Yesterday 1 June 2019 at 5.30pm the BBC Radio 4 programme The Bottom Line was broadcast. Hosted by the well known BBC presenter Evan Davis, the programme was the first in a new series of this long running business programme. Focussing on why new antibiotics are not being developed, Antibiotic Research UK’s Chief Executive Professor Colin Garner was invited to join the discussion together with Lord Jim O’Neill, the chair of the AMR Review team and Seema Patel of Pfizer UK.
Taking the form of a conversation, Colin argued that the charity sector needs to play a much greater role in tackling AMR and that relying on big pharma to bring new antibiotics to market was unlikely to happen any time soon. Just four big pharma companies are now still involved in antibiotic drug development (down from 12 just five years ago) forecasters are predicting no big pharma companies working in this area by 2025.
Seema argued strongly that until there was adequate reimbursement for new antibiotics then pharma could not afford to engage in the costly development of new antibiotics as they would never get their money back. She mentioned that Pfizer had prepared a White Paper on a reimbursement model but as far as we are aware this is not in the public domain. Estimating the economic worth of antibiotics is notoriously difficult. One could argue that their worth is so large that putting an accurate figure on it is nigh impossible. What would it cost if all the medical treatments that are reliant on antibiotics became more risky if not impossible? How do you calculate the cost for ensuring that many cancer treatments, organ transplants, joint replacement, childbirth, treatment of numerous infections etc can be carried out? The current cost to the NHS for antibiotics is around £200 million but their value to UK patients is probably in the billions of pounds.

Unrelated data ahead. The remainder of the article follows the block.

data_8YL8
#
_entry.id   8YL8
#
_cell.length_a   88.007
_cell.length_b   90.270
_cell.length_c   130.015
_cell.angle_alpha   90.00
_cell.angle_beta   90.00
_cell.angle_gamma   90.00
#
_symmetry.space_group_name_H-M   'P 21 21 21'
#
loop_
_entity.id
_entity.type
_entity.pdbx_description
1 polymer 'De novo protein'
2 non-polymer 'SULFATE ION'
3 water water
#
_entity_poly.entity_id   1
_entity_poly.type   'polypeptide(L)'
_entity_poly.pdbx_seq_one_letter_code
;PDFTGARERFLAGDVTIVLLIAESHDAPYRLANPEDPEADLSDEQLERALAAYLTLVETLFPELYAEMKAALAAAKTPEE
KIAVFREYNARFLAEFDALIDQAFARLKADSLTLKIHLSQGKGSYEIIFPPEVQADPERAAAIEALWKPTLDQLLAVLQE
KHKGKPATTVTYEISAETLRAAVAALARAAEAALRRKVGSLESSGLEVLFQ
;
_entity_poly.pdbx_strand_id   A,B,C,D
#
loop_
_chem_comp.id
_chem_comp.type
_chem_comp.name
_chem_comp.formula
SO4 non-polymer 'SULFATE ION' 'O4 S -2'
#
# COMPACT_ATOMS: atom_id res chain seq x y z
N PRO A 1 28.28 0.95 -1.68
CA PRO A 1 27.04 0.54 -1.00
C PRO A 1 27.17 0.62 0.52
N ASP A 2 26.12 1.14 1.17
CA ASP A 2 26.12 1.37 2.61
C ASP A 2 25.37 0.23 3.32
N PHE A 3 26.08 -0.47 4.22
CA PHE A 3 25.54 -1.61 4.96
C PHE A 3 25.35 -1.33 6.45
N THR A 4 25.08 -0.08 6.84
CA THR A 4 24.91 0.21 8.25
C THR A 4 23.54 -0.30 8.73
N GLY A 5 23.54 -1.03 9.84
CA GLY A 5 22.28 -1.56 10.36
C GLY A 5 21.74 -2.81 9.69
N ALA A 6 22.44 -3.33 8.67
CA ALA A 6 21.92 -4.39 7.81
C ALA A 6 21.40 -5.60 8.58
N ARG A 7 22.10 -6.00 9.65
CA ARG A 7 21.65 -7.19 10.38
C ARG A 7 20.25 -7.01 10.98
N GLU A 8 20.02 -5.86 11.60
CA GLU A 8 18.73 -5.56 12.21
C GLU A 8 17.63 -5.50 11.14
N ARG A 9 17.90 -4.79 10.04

Jim O’Neill voiced his frustration that since the publication of his report in the Spring of 2016 very little progress had been made in implementing his reports main recommendations. He suggested that the non-profit sector should step in which is where Antibiotic Research UK comes in. Charities don’t need to make a return and in many disease areas such as malaria, TB, cancer and HIV / AIDS charities have played a pivotal role in introducing new drugs and treatments.
We hope as a result of this progamme that our charity is recognised for the pioneering work we are undertaking. However we cannot carry out this work without funds. We don’t receive a penny of government money – all our funds are donated. Please help us in our battle against superbugs by DONATING
To listen to the Podcast of the programme click HERE